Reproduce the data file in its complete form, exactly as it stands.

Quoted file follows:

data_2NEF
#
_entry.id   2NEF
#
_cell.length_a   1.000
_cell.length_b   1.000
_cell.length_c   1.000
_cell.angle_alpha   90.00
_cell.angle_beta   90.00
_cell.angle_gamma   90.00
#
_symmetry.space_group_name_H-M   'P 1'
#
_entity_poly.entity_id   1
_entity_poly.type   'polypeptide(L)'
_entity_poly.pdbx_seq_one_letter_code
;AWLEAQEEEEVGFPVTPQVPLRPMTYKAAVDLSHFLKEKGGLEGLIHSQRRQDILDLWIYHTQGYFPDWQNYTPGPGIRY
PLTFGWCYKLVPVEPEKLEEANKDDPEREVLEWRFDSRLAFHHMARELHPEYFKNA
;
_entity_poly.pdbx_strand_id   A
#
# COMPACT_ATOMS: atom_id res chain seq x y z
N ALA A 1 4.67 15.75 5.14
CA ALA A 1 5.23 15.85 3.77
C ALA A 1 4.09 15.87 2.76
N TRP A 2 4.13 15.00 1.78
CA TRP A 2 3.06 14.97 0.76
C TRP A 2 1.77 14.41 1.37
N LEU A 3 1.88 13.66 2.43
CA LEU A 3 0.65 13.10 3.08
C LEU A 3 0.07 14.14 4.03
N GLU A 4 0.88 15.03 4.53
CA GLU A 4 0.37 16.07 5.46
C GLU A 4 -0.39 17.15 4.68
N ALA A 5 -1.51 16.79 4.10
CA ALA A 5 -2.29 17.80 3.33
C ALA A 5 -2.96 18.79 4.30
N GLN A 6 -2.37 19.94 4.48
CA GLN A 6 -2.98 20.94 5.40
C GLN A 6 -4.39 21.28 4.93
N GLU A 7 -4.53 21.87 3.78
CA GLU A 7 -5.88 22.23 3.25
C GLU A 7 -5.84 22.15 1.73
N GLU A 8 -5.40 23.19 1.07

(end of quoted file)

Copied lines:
data_2NEF
#
_entry.id   2NEF
#
_cell.length_a   1.000
_cell.length_b   1.000
_cell.length_c   1.000
_cell.angle_alpha   90.00
_cell.angle_beta   90.00
_cell.angle_gamma   90.00
#
_symmetry.space_group_name_H-M   'P 1'
#
_entity_poly.entity_id   1
_entity_poly.type   'polypeptide(L)'
_entity_poly.pdbx_seq_one_letter_code
;AWLEAQEEEEVGFPVTPQVPLRPMTYKAAVDLSHFLKEKGGLEGLIHSQRRQDILDLWIYHTQGYFPDWQNYTPGPGIRY
PLTFGWCYKLVPVEPEKLEEANKDDPEREVLEWRFDSRLAFHHMARELHPEYFKNA
;
_entity_poly.pdbx_strand_id   A
#
# COMPACT_ATOMS: atom_id res chain seq x y z
N ALA A 1 4.67 15.75 5.14
CA ALA A 1 5.23 15.85 3.77
C ALA A 1 4.09 15.87 2.76
N TRP A 2 4.13 15.00 1.78
CA TRP A 2 3.06 14.97 0.76
C TRP A 2 1.77 14.41 1.37
N LEU A 3 1.88 13.66 2.43
CA LEU A 3 0.65 13.10 3.08
C LEU A 3 0.07 14.14 4.03
N GLU A 4 0.88 15.03 4.53
CA GLU A 4 0.37 16.07 5.46
C GLU A 4 -0.39 17.15 4.68
N ALA A 5 -1.51 16.79 4.10
CA ALA A 5 -2.29 17.80 3.33
C ALA A 5 -2.96 18.79 4.30
N GLN A 6 -2.37 19.94 4.48
CA GLN A 6 -2.98 20.94 5.40
C GLN A 6 -4.39 21.28 4.93
N GLU A 7 -4.53 21.87 3.78
CA GLU A 7 -5.88 22.23 3.25
C GLU A 7 -5.84 22.15 1.73
N GLU A 8 -5.40 23.19 1.07